Few countries in the world – Czech Republic, Austria, Denmark, and Norway – are now on the road to recovery as they plan on easing lockdown restrictions after their preventive measures started yielding desirable results.
According to a news report published by CNN on Saturday, the countries preparing to ease restrictions had something in common: they were among the first in Europe to implement lockdowns or severe social distancing measures and had rapidly scaled up coronavirus testing.
“They [recovered countries] had these things in place and as a result, they are already past the peak of infections there,” said Dr Peter Drobac, a global health expert at the Oxford Saïd Business School.
The number of coronavirus-related deaths in these nations are in the tens or hundreds, rather than the thousands, he said, adding that they are in a much better place because of proactive action.
“What they’ve announced about how they plan gradually to relax restrictions “looks reasonable and it looks smart.”
However, a study based on China’s outbreak, published in the medical journal The Lancet has suggested that the coronavirus lockdowns across the globe should not be completely lifted until a vaccine is found for the disease.
Other countries looking to follow in their footsteps need to meet three general criteria, the news report highlighted, especially if they are to avoid a second wave.
Firstly, they need to have “bent the curve” and seen a consistent reduction in the number of new cases. Secondly, their health care systems need to be able to cope without resorting to crisis measures such as emergency hospitals.
Thirdly, they need a system in place for mass testing, contact tracing, and isolation, so that sick people can be isolated early before they infect others, the report added.
For instance, Denmark has said it plans to send children back to school and kindergarten from April 15 if coronaviruses cases remain stable. But life there will still feel far from normal.
“All festivals and large gatherings will still be banned until August. Denmark’s borders will remain shut,” said Denmark’s Prime Minister Mette Frederiksen.
Similarly, the Czech Republic also moved swiftly to impose restrictions on travel, ban large events and close non-essential businesses after declaring a state of emergency on March 12.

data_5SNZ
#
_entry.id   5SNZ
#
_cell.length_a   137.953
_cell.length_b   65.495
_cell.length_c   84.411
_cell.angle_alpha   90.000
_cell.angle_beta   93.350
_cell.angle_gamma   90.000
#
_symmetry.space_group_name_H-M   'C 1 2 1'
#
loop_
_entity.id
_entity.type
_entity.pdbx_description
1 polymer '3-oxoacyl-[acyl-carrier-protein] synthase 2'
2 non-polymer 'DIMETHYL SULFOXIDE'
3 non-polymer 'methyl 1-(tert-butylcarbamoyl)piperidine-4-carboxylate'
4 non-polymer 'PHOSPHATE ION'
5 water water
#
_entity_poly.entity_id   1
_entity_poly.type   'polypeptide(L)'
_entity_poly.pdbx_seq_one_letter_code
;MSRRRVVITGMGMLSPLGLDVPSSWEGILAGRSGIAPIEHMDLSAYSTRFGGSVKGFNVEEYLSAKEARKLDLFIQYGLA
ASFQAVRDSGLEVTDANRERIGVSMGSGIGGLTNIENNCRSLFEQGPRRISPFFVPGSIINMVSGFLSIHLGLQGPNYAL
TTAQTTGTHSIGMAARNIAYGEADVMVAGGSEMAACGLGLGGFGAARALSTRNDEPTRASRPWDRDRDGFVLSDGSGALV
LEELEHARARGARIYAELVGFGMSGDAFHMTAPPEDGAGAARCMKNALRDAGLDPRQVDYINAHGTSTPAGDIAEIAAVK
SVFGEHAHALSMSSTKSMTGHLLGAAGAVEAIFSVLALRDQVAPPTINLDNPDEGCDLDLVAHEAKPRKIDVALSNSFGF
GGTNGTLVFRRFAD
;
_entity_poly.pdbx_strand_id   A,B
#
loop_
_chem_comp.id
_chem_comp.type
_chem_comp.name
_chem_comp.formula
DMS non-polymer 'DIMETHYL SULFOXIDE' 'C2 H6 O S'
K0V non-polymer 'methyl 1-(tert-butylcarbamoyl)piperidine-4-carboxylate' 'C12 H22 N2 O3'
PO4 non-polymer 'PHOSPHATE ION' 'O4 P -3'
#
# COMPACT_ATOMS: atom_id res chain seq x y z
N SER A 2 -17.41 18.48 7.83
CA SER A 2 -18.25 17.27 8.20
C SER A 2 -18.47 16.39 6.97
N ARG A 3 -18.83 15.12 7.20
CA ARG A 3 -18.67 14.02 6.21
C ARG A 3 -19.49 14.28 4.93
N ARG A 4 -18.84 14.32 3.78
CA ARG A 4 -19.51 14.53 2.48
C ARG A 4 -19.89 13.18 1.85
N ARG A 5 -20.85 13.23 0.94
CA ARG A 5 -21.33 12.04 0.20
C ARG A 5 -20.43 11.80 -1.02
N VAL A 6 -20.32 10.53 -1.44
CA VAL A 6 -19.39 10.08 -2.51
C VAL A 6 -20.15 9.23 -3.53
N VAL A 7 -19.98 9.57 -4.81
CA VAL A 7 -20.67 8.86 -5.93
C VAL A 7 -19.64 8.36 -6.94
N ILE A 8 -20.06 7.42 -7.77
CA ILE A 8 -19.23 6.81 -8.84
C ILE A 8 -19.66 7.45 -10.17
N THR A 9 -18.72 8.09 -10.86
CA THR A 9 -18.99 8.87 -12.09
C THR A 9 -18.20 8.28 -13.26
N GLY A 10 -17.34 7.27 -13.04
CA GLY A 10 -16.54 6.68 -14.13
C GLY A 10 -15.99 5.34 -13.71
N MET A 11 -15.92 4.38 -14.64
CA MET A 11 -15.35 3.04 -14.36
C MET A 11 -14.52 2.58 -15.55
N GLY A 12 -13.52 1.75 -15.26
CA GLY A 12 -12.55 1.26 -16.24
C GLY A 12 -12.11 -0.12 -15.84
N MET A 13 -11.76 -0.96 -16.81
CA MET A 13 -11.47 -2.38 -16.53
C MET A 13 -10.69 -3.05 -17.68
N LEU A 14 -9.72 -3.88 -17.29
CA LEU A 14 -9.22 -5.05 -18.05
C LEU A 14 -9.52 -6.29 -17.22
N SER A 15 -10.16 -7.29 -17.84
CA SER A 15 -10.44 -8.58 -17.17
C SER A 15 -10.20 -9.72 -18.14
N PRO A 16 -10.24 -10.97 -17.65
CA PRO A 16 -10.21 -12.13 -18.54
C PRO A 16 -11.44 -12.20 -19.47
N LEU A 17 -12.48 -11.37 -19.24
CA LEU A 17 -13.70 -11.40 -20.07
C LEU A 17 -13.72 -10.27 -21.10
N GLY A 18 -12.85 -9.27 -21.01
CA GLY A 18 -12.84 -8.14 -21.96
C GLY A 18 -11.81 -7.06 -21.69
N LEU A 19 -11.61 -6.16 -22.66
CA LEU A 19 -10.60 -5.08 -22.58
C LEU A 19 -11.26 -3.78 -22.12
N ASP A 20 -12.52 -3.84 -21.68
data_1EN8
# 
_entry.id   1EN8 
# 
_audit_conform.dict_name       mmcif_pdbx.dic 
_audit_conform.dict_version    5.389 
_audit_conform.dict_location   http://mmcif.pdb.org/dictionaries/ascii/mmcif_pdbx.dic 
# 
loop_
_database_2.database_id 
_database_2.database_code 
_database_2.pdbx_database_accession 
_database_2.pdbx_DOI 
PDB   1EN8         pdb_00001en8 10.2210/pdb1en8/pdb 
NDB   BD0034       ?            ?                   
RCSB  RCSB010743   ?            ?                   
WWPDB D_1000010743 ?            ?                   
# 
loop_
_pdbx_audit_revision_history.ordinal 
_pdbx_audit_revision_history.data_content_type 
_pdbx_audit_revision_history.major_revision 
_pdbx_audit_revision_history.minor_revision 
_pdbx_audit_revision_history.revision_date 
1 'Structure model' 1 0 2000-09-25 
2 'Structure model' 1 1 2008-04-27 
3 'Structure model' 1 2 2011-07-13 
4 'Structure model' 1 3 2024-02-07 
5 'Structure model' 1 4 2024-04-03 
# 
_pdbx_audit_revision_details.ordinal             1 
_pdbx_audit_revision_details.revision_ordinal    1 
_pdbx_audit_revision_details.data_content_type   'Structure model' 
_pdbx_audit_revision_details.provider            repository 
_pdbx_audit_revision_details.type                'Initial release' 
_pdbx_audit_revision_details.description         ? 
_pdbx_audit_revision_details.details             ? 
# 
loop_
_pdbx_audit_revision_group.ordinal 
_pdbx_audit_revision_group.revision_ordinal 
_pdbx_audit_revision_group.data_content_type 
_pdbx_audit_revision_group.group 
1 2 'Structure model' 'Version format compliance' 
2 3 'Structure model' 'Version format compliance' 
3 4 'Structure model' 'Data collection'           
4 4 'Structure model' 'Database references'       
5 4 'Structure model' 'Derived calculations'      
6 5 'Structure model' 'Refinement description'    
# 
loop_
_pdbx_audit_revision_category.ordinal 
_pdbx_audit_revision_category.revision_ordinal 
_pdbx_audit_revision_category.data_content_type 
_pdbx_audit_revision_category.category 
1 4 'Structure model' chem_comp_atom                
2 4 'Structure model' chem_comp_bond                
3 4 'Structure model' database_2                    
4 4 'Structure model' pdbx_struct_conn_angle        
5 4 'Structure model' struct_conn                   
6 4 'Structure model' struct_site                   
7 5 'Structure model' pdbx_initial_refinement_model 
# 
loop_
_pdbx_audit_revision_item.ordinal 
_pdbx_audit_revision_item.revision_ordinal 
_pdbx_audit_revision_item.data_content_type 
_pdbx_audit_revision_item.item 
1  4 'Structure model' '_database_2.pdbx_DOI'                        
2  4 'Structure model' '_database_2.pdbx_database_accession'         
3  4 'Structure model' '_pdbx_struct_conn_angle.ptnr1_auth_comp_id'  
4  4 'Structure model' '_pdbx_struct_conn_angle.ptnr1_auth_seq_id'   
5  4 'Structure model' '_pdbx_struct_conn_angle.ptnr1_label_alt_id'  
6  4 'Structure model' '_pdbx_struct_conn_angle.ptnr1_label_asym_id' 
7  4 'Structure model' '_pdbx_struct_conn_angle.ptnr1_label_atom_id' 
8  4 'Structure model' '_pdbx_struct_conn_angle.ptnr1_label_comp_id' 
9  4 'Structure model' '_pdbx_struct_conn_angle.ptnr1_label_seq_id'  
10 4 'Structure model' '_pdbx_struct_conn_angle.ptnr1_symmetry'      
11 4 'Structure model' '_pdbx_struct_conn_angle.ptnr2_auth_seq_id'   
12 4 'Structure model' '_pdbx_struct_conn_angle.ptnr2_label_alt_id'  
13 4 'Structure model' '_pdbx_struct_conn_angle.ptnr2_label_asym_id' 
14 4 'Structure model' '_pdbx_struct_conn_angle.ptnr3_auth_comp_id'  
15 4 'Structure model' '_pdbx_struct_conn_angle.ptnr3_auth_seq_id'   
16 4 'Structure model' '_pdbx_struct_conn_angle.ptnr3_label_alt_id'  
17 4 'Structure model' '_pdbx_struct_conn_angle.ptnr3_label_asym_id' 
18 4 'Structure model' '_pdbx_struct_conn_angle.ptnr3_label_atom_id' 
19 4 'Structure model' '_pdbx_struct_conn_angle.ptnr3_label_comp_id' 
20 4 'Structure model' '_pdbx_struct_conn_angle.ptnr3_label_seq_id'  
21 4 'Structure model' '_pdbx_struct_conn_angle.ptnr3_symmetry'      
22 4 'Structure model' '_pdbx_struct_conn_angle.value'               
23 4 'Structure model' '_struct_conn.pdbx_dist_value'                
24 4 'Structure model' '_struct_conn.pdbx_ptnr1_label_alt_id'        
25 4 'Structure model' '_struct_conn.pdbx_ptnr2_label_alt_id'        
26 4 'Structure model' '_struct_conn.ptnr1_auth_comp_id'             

Those strict containment efforts now appear to be paying off, as the government announced Monday that it would begin relaxing some coronavirus restrictions this week.
With Austria’s step-by-step approach, the country will now open all shops, shopping centres and hairdressers by May 1, however, restaurants and hotels will open from mid-May at the earliest in a gradual process.
Norway is taking a different approach again, prioritising the reopening of schools as it eases containment measures introduced in mid-March.
It will begin to scale back its lockdown measures from April 20, Prime Minister Erna Solberg said, when kindergartens will start to reopen. A week later, schools will reopen for pupils in grades one to four.
“Our ambition is for all students to somehow get back to school before the summer,” Solberg added.
Meanwhile, Germany is taking tentative steps towards easing their lockdowns and isn’t announcing a date as to when it lifts the lockdown, yet.
Germany’s Chancellor Angela Merkel on Thursday said that the latest coronavirus numbers in her country gave reason for “cautious hope” but warned that Germans must adhere to the current restrictions over the Easter holiday weekend.
Officials have recorded more than 1.7 million cases and as many as 102,743 deaths globally since the virus emerged in China in December.